One moment can change a life. One play can change a career.
It was a home game and the Owls were up by one in the bottom of the third inning.
Owls third baseman Logan Suggs had advanced to second base. Checking the Blue Mountain players around him, he took his lead, clear from the second baseman, clear from the shortstop. With no pick-off move, the pitch was delivered to the plate. Suggs was already on the way to third base. The ball was hit to the absolute worse place.
“There was a six-inch gap,” said Suggs. “Anywhere else it doesn’t happen.”
Suggs hustled only to find the ball and the Blue Mountain third baseman waiting for him. To avoid the tag and the out, Suggs slid into the base and heard a loud “pop.” He might have been safe, but his first thoughts were, “Did this just really happen?”
Immediately Suggs knew what happened and self-diagnosed a torn anterior cruciate ligament (ACL). His worst fears were confirmed the next day and he would have surgery in the weeks following. His expected time of recovery was nine months.
Upon his diagnosis, Suggs admits he was overcome with emotion. He was furious, sad and frustrated. The injury really took a toll on him mentally. With 21 plate appearances, the sophomore held a .421 batting average and scored nine runs. He had started two games on the mound and pitched 11 innings for a 1-0 record. Suggs was contributing to his team in every way-offensively, defensively and on the mound. He would soon discover new ways to support his team.
“The season for me started really well. I was having a great year. Then I tore my ACL and ended up missing half the season. It was hard to watch after that. I wanted to help the guys,” said Suggs.
The obvious question for Suggs was, “Where do I go from here?” The answer was just as obvious for him-the field.
During scrimmages, Suggs would coach third base and practice for his dream job. He gained coaching experience and simultaneously allowed Coach Matt Wolfenbarger and Coach Cody Allsup to work more individually with other players.
“He really got into it. He was giving signs and telling players to steal. He was helping the best way he could without stepping on the field,” said Wolfenbarger, Owls head baseball coach. “Between the surgery and rehab, I still made it to the field every chance I got. They were still my team, still my brothers and I wasn’t going to leave them hanging,” explained Suggs.
The team that Suggs had supported soon began supporting him. They would tell him, “Don’t rush it” and “We need you next season.” As hard as it was to watch, he discovered relief in his teammates. His frustrations disappeared and his pain eased when he watched his brothers enjoy the game.
To Suggs baseball is a teacher of life. There are ups, downs and in-betweens. Through his injury and teammates, he discovered learning moments.
“There are so many different circumstances that come into baseball that teach you about life. I had the opportunity to see others succeed. I could help others on the team. I could say this is what I see from the dugout. You can’t see this while you’re out there,” said Suggs.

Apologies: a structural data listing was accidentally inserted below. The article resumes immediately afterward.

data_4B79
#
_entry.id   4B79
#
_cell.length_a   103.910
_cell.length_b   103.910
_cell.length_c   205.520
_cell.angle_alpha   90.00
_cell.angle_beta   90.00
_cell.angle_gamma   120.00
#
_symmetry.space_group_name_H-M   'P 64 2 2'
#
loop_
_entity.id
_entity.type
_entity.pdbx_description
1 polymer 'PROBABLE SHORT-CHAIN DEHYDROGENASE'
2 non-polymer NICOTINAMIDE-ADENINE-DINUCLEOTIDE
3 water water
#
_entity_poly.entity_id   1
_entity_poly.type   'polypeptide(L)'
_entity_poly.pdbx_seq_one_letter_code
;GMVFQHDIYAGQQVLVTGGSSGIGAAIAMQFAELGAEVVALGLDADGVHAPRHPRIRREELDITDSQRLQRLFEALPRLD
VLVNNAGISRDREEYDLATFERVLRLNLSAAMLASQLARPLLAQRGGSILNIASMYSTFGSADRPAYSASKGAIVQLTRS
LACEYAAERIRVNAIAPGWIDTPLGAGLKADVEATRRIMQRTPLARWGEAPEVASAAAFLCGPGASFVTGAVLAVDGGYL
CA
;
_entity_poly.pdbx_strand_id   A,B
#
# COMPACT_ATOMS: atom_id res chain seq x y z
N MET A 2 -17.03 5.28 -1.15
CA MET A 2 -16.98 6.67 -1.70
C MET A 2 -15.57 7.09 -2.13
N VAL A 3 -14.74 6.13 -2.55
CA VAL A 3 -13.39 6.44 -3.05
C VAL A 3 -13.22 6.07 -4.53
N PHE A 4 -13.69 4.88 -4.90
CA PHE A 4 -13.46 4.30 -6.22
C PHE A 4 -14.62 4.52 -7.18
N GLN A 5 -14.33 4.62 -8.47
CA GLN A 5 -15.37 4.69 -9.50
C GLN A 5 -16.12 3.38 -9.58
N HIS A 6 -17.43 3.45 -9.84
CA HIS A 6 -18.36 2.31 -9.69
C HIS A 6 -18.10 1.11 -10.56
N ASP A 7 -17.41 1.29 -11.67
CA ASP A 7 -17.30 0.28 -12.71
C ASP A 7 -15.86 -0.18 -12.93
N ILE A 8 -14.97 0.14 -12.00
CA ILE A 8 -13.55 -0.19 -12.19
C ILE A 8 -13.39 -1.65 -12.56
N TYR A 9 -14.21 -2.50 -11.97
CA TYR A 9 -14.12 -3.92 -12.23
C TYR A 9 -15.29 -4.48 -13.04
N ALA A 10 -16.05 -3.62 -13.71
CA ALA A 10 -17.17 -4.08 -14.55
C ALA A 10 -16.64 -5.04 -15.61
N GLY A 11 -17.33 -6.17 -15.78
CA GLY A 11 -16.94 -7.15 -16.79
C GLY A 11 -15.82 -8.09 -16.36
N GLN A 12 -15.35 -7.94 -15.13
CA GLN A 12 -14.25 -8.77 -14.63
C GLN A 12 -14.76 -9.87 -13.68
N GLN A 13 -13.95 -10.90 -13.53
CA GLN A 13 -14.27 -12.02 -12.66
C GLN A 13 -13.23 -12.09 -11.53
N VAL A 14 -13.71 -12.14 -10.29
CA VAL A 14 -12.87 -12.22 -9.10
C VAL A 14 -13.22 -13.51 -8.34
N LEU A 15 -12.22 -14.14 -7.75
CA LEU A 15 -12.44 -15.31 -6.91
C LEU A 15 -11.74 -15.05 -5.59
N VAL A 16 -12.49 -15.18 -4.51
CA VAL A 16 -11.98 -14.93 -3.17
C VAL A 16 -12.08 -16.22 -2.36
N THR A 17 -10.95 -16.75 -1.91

There was a constant two-way street of picking each other up.
Players would come off the field and ask Suggs what he saw or his opinion on a player or play. To Suggs, this made the biggest impact on him during the recovery process. The brotherhood of the team lifted him and brought healing.
Wolfenbarger described Suggs as an intense competitor and teammate who strives to get better every day. Whether he was injured or not, the coach always saw him contributing to his team. He still traveled with the team and did not let the dugout die no matter the score.
Wolfenbarger perfectly described his competitive nature and intensity by recalling moments after Suggs’ injury, “The first words out of his mouth, once he got to the bench because he didn’t know the severity of his injury, was ‘hey, I’m still starting game two.’ That sums up who he is as a player.”
Coach Allsup shared an occasion at the World Series when Suggs was in a staring contest. A coach from an opposing team was studying the Owls’ dugout. Suggs was convinced he was stealing signals. The rational answer for Suggs, stare back and stare hard.
Since the injury, Suggs has been in physical therapy. He even began therapy before his surgery so the recovery process would be quicker. With an initial return to action set for December, he wasn’t satisfied. He took it upon himself to find something to do daily to improve his knee. Extra stretching and extra bending soon progressed to extra walking and ultimately running outside three times a week for the 16 weeks he went to physical therapy.
In July, Suggs started throwing and slowly swinging a bat. He started full baseball activity at the end of August, and he is eager to return to the diamond.
“I am looking forward to getting out there and getting my arm and my knee back into shape,” said Suggs. “The main thing I have learned is that you cannot take a single play for granted. Every play, every pitch, every at-bat, don’t take it for granted.”
As for the upcoming season, Suggs is tired. “We are tired of just going to the World Series. We want to win.”